Millennials Are Making Their Mark on Prenuptial Agreements
In 2019, Millennials — individuals born from roughly the early 1980s to the mid-1990s — became America’s largest generation, eclipsing Baby Boomers for the first time. Their demographic rise has touched nearly every facet of American life and culture. Millennials are frequently blamed for “killing” various things, including chain restaurants, department stores, soda, cable TV, and even cereal, but one thing Millennials seem not to have killed is prenuptial agreements. Recent surveys show that Millennials are increasingly entering into prenuptial agreements, although — in characteristic fashion — they are using them to address different concerns than previous generations. Our Stockton prenuptial agreement attorneys explain unique provisions that Millennials are including in their prenuptial agreements below.
Separation of Finances
According to the Wall Street Journal, Millennial couples are increasingly choosing to keep their finances separate rather than commingling their assets. This is partly because Millennials tend to have fewer assets going into marriage and partly because many expect to earn significantly more over the course of their careers. With their finances entirely separate, prenuptial agreements can lay out who is responsible for making major purchases, such as houses, cars, and college tuition.
Provisions concerning finances are the most common elements of prenups. However, Millennials are also using prenuptial agreements to address the issue of student debt. For example, a prenuptial agreement may state that, in the event of a divorce, any marital assets used to pay off student debt must be reimbursed. Alternatively, a prenuptial agreement could also address how any future student debt is taken on during the marriage would be handled.
Millennials are delaying having children much longer than previous generations, which raises long-term fertility concerns. Many couples address that concern by opting for in vitro fertilization and then freezing the embryos so that they may have children at a later date. Prenuptial agreements can address what should happen to those embryos in the event of a divorce.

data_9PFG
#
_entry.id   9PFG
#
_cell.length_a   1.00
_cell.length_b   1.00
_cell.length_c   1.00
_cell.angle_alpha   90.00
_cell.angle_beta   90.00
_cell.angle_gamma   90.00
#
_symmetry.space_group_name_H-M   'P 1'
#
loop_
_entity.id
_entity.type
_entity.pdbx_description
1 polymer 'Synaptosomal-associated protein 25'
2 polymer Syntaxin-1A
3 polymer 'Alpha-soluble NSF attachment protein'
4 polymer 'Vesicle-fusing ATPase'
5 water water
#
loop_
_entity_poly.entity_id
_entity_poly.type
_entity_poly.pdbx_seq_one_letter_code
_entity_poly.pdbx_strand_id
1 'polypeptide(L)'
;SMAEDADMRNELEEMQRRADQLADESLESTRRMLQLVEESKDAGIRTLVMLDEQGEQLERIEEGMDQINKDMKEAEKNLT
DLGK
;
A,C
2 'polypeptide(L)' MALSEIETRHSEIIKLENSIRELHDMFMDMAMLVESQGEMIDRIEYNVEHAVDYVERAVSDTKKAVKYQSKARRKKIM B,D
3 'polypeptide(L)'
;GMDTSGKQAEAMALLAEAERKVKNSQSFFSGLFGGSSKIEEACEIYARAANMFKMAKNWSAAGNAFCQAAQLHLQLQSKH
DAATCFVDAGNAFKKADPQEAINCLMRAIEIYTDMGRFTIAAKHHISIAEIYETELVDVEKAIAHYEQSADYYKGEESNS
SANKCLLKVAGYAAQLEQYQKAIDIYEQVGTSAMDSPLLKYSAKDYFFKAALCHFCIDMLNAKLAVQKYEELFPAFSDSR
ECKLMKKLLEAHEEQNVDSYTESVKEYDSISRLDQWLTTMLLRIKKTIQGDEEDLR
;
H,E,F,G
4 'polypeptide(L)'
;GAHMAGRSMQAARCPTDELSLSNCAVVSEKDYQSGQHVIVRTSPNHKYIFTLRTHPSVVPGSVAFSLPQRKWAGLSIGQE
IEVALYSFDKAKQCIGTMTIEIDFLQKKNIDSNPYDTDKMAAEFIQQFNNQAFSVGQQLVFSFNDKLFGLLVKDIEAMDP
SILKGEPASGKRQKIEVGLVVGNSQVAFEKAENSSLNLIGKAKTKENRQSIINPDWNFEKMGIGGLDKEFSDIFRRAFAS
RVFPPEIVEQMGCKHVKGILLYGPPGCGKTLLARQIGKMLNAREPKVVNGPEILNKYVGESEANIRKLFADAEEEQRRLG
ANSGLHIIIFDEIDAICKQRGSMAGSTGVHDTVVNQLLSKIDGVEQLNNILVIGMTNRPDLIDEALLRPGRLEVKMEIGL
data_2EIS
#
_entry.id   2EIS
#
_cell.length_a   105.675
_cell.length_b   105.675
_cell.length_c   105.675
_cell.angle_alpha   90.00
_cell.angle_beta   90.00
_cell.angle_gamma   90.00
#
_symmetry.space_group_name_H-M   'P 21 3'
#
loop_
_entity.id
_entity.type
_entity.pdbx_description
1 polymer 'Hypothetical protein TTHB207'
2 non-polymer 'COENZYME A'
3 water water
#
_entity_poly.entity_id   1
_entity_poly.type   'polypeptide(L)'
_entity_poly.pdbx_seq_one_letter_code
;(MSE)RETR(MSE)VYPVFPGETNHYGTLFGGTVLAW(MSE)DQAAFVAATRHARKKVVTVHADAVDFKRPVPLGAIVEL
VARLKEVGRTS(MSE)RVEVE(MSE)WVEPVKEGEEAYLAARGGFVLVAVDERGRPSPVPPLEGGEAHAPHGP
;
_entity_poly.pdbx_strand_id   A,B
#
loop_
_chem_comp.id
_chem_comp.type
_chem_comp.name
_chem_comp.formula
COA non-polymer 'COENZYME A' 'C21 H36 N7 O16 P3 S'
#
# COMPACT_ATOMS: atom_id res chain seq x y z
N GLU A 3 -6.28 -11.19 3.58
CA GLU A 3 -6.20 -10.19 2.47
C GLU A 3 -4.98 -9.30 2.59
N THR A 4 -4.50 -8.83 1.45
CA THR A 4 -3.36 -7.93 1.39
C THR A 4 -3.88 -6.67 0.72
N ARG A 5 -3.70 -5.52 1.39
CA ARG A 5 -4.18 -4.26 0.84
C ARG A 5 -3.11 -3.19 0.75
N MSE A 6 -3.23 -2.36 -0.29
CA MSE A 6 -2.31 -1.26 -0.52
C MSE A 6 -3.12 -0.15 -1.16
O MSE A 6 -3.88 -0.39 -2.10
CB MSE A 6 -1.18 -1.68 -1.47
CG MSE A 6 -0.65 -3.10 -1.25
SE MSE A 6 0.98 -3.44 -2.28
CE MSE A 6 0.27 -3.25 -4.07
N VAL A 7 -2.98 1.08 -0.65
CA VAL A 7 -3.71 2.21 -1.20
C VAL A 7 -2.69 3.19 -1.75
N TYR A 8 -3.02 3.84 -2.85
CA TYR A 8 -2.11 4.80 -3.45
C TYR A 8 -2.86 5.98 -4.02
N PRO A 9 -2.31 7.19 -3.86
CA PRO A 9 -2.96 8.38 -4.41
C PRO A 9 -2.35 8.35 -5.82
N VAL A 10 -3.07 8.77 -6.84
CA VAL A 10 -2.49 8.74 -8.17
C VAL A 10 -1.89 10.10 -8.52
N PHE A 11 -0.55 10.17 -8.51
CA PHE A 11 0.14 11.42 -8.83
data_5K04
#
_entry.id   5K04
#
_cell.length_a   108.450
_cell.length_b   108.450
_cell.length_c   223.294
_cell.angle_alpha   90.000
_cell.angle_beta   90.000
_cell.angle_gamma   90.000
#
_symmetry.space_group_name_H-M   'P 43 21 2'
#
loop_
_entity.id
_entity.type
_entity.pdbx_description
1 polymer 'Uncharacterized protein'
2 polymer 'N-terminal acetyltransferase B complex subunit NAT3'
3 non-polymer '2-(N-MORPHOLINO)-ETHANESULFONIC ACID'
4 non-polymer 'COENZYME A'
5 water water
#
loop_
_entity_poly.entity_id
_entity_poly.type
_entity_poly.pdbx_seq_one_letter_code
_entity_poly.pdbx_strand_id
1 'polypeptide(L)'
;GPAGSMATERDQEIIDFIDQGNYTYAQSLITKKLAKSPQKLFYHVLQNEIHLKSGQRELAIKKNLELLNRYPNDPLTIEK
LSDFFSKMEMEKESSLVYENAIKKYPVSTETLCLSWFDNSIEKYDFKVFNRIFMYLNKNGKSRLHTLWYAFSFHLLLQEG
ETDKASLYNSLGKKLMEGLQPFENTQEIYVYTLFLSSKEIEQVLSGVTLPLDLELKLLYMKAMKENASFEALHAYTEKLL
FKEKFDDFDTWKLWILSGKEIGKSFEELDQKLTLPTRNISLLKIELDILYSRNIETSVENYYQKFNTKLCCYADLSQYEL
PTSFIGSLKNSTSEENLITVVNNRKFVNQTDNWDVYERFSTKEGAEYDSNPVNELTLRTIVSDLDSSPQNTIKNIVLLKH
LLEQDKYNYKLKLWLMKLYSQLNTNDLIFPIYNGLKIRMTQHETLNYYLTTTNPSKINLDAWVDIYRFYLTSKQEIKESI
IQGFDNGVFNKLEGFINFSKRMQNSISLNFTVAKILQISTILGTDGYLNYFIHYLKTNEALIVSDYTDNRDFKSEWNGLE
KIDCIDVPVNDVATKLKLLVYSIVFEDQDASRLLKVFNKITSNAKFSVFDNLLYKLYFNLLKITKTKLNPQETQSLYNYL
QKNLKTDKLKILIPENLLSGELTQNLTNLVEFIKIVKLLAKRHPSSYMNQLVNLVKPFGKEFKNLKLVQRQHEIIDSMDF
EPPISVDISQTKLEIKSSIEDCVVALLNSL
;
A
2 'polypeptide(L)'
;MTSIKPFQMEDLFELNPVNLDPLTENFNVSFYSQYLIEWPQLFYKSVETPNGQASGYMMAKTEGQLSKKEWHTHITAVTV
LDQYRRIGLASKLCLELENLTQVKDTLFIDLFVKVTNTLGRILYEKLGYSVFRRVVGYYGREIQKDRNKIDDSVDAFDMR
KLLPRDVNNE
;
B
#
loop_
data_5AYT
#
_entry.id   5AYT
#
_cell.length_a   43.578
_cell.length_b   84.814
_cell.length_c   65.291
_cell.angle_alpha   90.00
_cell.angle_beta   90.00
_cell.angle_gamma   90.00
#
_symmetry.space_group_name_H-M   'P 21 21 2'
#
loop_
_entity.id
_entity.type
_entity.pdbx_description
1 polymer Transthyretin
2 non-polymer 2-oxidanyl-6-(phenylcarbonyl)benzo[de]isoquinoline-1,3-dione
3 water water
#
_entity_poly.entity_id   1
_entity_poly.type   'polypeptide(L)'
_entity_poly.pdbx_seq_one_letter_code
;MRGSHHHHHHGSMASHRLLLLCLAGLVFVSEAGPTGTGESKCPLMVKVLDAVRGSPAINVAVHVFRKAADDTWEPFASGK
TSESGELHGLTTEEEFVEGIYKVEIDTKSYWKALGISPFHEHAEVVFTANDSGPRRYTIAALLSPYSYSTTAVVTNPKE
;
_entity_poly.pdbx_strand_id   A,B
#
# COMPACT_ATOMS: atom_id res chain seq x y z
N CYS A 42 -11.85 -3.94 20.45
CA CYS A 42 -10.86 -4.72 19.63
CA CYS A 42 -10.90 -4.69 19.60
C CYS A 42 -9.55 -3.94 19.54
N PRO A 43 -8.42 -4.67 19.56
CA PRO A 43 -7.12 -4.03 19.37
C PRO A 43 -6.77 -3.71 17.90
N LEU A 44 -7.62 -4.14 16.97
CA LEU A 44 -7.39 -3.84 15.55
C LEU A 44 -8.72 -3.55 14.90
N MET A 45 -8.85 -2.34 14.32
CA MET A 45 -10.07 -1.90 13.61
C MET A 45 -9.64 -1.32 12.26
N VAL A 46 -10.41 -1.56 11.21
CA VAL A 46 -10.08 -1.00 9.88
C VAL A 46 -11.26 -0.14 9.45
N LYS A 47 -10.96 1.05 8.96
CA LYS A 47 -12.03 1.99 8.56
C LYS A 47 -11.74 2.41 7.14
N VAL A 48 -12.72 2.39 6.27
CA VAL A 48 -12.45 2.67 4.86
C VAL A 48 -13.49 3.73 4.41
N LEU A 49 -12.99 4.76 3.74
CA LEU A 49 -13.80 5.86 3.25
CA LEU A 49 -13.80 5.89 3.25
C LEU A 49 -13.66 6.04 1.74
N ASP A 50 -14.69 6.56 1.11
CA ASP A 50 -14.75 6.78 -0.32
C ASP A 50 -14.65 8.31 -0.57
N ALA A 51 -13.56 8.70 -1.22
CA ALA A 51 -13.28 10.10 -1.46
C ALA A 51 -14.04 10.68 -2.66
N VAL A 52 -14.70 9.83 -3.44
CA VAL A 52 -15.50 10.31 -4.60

As a result of having children later in life (if at all), many Millennials have turned to pet ownership to fill the void. But tensions can arise when a couple divorces after adopting a pet together. While prenuptial agreements cannot be used to address child support or visitation, that prohibition does not apply to pets. Millennials are thus using prenuptial agreements to devise plans for pet visitation and the payment of veterinarian bills.
Millennials were the first generation to adopt social media, and it is not yet clear whether that will be more of a blessing or a curse in the long term. It’s no surprise, then, that social media clauses are becoming popular in prenuptial agreements among Millennial couples. These clauses often prevent one spouse from posting embarrassing pictures of the other, saying unkind things about them, or posting anything that could harm their professional reputation, for example.
Contact Our Stockton Prenuptial Agreement Attorneys for More Information
For more information about prenuptial agreements — including what Millennials should include in theirs — please contact the Stockton prenuptial agreement attorneys at McKinley, Conger, Jolley & Galarneau by using our online form or calling us at 209-477-8171.